Hi AL514, it's me again. Hi CJ. I just got done whining to my former instructor, (who I replaced when he retired), that everything comes in pairs. I won't do a pair of struts for a month, then I get two strut jobs in one day. Two camshaft position sensors in the same day, etc. This has gone on for over 20 years and has spilled over to this site. We were just discussing a friend's Ford with an ignition switch problem an hour ago, then I answered an almost identical problem here a few minutes ago, and now this is the third one today!
You're right about the ignition switch. I never had one of these apart, but the same design is used on the older miserable Ford-built Escorts from the '80s. A former student had one of those that had a circuit that was dead. He bypassed that to get the car home from many states away. Once in town, it developed a constant-crank problem, not exactly like is described here, but similar. A new ignition switch solved the problem, then when we autopsied the old one, what we found was the lock cylinder turned a round plastic disc, and that disc had four raised rings that each had some ramps, or raised areas, molded in. Above each ring was the head of what looked like a half-inch-long plastic nail. Those were spring-loaded to push the head up so it made constant contact with the ring.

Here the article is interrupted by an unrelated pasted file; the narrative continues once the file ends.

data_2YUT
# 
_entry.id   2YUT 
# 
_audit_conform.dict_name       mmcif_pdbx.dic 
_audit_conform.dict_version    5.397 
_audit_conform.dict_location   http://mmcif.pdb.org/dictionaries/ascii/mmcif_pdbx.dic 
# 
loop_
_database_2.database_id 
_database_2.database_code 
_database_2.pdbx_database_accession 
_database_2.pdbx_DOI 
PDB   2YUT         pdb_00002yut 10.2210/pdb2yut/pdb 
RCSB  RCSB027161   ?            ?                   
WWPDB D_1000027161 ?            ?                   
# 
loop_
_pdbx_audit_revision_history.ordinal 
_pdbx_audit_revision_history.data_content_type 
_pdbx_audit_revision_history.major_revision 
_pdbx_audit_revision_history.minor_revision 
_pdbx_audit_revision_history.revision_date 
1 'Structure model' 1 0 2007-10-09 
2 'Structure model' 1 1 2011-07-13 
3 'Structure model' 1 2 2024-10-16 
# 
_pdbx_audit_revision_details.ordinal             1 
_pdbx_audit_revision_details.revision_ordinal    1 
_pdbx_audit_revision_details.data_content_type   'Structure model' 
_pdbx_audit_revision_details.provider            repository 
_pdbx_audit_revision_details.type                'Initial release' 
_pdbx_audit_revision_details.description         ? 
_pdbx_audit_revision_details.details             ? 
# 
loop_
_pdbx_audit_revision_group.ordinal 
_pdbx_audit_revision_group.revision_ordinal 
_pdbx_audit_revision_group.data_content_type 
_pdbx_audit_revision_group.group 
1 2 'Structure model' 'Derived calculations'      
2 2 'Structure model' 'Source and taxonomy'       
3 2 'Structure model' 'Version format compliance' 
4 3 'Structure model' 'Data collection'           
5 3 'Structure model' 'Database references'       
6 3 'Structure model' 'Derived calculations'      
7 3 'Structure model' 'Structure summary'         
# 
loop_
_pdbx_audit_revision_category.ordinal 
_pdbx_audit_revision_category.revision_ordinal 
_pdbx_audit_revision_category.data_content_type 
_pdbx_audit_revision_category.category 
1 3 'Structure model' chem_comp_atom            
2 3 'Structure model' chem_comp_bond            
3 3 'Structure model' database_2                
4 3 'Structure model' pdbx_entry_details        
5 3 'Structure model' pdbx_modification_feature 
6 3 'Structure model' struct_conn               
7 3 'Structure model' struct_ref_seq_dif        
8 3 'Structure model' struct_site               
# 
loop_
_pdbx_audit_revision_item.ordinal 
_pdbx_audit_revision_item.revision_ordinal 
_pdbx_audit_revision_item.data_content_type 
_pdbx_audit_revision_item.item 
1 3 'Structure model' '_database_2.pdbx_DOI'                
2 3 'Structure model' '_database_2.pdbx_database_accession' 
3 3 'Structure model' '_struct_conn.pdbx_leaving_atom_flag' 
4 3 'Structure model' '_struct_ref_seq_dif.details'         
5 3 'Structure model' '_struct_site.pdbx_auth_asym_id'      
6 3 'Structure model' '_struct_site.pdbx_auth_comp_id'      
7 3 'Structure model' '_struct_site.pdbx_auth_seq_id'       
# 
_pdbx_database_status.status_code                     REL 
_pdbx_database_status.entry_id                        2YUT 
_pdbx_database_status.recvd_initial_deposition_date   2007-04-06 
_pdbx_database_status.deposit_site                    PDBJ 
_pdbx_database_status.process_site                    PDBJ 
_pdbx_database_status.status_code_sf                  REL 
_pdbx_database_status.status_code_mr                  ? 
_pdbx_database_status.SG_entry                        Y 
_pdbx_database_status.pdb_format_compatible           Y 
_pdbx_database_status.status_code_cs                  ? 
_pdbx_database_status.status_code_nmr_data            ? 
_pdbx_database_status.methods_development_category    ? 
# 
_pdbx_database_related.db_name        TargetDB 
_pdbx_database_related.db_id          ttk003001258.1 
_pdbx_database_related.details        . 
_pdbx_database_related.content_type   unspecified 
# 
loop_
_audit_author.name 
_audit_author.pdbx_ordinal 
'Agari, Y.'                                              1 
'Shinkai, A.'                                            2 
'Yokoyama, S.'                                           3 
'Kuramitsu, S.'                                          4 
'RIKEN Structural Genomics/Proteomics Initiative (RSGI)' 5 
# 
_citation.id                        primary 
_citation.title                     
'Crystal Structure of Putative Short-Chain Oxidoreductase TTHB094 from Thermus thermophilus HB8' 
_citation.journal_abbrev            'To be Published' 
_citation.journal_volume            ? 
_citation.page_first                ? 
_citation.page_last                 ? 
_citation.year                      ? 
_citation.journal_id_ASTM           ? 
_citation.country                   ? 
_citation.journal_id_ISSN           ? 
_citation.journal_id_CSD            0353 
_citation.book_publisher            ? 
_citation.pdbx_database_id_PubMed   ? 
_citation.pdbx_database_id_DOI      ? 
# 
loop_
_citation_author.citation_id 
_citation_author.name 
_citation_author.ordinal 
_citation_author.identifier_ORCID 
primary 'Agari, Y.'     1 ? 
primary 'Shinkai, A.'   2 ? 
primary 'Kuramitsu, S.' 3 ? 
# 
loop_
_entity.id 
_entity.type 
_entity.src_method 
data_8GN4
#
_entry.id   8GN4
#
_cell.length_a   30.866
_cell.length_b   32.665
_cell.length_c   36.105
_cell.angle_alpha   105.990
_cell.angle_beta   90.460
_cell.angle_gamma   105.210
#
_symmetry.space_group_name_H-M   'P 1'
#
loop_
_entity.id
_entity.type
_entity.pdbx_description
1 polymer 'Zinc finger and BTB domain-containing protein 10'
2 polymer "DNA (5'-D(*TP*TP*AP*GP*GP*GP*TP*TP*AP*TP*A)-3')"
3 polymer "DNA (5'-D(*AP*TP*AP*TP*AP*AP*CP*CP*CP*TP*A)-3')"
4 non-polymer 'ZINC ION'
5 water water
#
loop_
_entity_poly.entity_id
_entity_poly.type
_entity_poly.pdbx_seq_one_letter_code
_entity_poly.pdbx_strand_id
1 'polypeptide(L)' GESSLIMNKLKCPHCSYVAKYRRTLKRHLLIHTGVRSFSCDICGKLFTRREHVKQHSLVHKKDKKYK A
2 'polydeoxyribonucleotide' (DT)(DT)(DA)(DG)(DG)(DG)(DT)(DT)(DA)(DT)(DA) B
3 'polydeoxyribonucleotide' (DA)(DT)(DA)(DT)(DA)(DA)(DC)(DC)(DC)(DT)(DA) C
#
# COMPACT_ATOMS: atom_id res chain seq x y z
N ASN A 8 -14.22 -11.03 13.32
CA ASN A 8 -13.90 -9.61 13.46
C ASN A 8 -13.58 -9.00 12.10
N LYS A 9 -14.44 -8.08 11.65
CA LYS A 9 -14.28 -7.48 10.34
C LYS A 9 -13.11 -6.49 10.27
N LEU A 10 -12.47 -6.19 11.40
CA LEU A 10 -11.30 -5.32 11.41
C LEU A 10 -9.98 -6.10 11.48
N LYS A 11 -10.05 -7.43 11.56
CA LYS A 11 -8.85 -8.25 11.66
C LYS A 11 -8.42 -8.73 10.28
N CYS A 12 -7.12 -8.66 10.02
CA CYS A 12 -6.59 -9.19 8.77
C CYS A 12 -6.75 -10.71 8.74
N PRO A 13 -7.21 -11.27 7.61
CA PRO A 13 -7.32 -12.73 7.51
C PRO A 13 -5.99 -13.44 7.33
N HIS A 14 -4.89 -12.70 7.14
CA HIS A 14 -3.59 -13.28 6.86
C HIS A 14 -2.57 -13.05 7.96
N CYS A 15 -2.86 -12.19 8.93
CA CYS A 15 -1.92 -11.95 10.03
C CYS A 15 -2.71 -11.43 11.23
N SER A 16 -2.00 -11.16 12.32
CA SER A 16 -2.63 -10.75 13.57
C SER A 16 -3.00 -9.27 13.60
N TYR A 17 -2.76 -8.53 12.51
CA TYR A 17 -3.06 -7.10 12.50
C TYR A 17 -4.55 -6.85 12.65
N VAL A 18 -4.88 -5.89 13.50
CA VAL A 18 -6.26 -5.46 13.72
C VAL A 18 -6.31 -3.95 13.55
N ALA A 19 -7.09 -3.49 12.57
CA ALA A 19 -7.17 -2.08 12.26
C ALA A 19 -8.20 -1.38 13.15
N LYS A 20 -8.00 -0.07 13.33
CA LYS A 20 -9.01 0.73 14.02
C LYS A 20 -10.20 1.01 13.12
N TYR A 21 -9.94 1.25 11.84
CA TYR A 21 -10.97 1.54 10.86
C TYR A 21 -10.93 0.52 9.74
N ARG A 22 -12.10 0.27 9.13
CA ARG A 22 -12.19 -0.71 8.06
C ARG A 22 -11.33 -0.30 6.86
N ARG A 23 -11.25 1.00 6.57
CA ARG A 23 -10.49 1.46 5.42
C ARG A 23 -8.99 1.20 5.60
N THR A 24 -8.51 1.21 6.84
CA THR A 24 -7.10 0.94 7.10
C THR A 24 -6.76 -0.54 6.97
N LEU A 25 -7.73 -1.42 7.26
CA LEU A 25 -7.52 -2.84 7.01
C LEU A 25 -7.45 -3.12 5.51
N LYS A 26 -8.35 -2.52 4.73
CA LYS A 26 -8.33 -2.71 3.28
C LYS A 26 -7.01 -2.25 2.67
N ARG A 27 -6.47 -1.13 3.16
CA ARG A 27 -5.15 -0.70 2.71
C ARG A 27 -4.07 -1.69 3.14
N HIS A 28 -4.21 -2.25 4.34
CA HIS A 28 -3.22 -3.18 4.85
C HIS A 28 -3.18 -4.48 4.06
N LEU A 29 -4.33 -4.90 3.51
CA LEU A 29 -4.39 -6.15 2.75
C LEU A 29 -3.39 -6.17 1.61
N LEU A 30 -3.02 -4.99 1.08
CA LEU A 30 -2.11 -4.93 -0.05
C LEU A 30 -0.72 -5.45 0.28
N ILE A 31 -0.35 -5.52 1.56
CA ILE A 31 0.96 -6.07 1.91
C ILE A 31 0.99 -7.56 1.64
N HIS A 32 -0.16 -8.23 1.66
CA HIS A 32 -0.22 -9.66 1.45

The point-end of the nail pushed on a spring-metal contact. There were four nails, each with a corresponding ring and contact. As the key cylinder was turned, those rings rotated and when a raised area came along, it pushed the nail against spring pressure, and the nail pushed on the contact. This was many years ago so my memory might be fading, but it seems to me one or more contacts was on when it was relaxed, and the nail pushing on it turned it off, while the nails for the others pushed on them to turn them on.
Regardless, what had happened was two of the contacts had been overheated numerous times, something Ford owners know all about, and two of those nails melted. One melted in such a way that it was too short to push the contact and turn it on. The other one melted while it had its contact turned on, and couldn't release under its spring pressure.
I'm not sure if this is the same problem, but given the description of the symptoms, I'd go with your assessment of needing a new switch.
Sunday, September 18th, 2016 AT 5:10 PM